Portugal´s three biggest telecoms will exclude Huawei technology from the core of 5G mobile phone networks, despite the fact that the Government has not banned the Chinese company from the infrastructure development.
NOS, Altice and Vodafone, the country´s major telecoms, confirmed this Thursday the decision not to select Huawei for the core 5G network, which handles assigning IP addresses to connected equipment, authentication and authorization processes for accessing the network, among other basic functions ensured by servers, gateways and routers.
Like several European countries, Portugal is preparing an auction for the 5G spectrum, amid intense diplomatic pressure from the US to ban Huawei from entering these new generation telecom networks.
According to a NOS spokesman, the company “will not use Huawei technologies on 5G networks” and will choose “the best partners” for this implementation.
“Vodafone announced that its core 5G network will not include Huawei in its different operations, so, of course, Vodafone Portugal is no exception,” a spokeswoman for Vodafone Portugal told Reuters.
He added that Vodafone Portugal “has been working on preparing its 5G network with its preferred and historic partner Ericsson”.
Altice Portugal CEO, Alexandre Fonseca, had already told reporters on March 5 that the company does “not have Huawei at the core of the network”, and instead picked “other manufacturers”.
Mobile ‘core’ networks carry greater surveillance risks as they incorporate more sophisticated software programs that process confidential information, such as customers’ personal data.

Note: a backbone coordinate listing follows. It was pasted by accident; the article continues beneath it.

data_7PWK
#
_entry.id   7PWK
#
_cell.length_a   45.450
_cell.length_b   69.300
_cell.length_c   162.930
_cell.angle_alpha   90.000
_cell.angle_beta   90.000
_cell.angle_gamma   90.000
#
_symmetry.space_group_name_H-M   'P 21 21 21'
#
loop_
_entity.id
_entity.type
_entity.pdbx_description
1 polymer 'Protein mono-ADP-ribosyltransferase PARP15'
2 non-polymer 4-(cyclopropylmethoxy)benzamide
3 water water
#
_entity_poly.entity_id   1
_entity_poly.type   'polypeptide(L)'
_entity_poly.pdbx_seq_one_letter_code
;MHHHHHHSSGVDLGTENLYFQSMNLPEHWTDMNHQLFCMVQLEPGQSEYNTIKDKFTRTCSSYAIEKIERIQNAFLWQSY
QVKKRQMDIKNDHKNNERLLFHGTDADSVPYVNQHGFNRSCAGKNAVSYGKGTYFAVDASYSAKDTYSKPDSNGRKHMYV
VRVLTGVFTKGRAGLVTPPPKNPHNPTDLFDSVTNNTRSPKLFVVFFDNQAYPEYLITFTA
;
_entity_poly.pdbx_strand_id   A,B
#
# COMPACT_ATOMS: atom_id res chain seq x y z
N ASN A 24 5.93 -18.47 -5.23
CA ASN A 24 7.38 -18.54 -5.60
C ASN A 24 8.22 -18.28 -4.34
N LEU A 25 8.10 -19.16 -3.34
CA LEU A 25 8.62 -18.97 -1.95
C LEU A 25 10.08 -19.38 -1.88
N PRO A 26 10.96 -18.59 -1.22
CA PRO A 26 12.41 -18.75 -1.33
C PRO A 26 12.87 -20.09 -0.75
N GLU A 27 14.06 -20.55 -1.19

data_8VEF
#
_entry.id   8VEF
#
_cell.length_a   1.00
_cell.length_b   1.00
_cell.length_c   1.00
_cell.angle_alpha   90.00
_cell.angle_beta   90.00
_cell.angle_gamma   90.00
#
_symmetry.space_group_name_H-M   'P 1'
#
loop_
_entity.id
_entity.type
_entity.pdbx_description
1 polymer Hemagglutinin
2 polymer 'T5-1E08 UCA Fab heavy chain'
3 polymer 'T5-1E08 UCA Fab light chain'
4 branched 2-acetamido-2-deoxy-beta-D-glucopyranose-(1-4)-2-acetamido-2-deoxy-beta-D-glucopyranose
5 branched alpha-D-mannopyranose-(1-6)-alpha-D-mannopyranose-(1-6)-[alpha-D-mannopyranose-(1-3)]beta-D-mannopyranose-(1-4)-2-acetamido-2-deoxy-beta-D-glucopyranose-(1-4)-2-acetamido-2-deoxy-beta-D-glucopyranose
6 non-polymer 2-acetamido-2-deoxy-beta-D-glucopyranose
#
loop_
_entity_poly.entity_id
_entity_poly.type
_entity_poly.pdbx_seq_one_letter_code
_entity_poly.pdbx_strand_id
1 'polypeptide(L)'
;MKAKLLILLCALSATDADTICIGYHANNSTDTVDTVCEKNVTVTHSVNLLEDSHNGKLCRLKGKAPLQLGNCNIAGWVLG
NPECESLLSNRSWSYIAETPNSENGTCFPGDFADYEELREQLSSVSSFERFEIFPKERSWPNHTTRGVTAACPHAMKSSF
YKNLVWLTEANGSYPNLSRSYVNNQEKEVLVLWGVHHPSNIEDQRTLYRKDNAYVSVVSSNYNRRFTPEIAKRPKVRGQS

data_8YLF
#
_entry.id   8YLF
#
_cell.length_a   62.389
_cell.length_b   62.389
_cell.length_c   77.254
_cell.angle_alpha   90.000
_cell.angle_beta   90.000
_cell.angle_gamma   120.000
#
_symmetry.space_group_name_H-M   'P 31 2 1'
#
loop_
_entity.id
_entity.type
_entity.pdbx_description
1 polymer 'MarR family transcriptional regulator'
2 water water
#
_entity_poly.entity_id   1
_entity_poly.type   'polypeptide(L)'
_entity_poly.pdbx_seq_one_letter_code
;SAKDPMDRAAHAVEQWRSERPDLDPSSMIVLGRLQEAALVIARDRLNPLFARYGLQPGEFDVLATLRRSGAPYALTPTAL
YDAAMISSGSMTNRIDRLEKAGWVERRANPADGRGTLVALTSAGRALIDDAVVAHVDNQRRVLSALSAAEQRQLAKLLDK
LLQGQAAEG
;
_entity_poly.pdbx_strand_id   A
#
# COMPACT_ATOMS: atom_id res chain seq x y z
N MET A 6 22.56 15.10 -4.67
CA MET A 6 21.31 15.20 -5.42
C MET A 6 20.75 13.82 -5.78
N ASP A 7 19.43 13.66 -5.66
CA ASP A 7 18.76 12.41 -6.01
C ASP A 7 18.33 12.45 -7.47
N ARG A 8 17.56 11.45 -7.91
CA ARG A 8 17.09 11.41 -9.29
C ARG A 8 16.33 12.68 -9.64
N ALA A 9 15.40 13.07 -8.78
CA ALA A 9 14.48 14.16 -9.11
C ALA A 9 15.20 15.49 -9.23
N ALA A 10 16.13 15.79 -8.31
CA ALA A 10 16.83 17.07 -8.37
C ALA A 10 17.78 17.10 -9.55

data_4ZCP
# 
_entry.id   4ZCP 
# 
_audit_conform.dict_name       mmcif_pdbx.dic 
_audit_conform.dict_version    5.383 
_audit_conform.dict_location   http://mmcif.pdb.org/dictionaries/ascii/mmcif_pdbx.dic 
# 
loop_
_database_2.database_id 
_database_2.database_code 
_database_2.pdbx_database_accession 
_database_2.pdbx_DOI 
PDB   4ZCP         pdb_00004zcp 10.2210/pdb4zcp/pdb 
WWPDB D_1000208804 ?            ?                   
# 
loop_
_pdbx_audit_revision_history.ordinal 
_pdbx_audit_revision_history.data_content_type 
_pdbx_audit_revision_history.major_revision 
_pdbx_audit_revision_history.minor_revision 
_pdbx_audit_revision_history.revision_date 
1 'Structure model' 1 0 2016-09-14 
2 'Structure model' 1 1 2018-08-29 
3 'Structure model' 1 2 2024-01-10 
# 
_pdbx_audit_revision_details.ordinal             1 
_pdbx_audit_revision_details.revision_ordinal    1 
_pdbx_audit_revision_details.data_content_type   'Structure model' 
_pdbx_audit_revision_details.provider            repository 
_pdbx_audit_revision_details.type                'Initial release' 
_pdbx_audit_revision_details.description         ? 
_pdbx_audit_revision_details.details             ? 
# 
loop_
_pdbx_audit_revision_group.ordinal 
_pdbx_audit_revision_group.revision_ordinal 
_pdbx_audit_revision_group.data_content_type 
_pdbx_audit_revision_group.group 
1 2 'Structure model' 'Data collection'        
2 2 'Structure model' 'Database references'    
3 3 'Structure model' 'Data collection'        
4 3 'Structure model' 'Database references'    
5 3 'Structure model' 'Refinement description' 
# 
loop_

Portugal´s Minister of Infrastructure, Pedro Nuno Santos, confirmed to Reuters that he had heard that Huawei would be left out, adding that the decision “has nothing to do with the options or impositions of the Portuguese Government, which, in this matter, is absolutely in line with European guidelines”.
“A priori, we have no problems with any of the manufacturers,” explained the minister, also saying that, according to the working group created by the Government to study the risks and cybersecurity issues related to 5G technology, there was no conclusion that pointed to problems with a particular manufacturer.
Portugal postponed the 5G spectrum auction to October for six months due to the coronavirus pandemic.
The minister said that “the Government is not interested in having a very high price in the 5G auction” because it wants operators to have the financial muscle to make “significant investments in strategic and critical infrastructures”.
In the first phase, it aims to cover industrial zones, universities, schools, main roads, seaports with 5G and then cover the rest of the territory.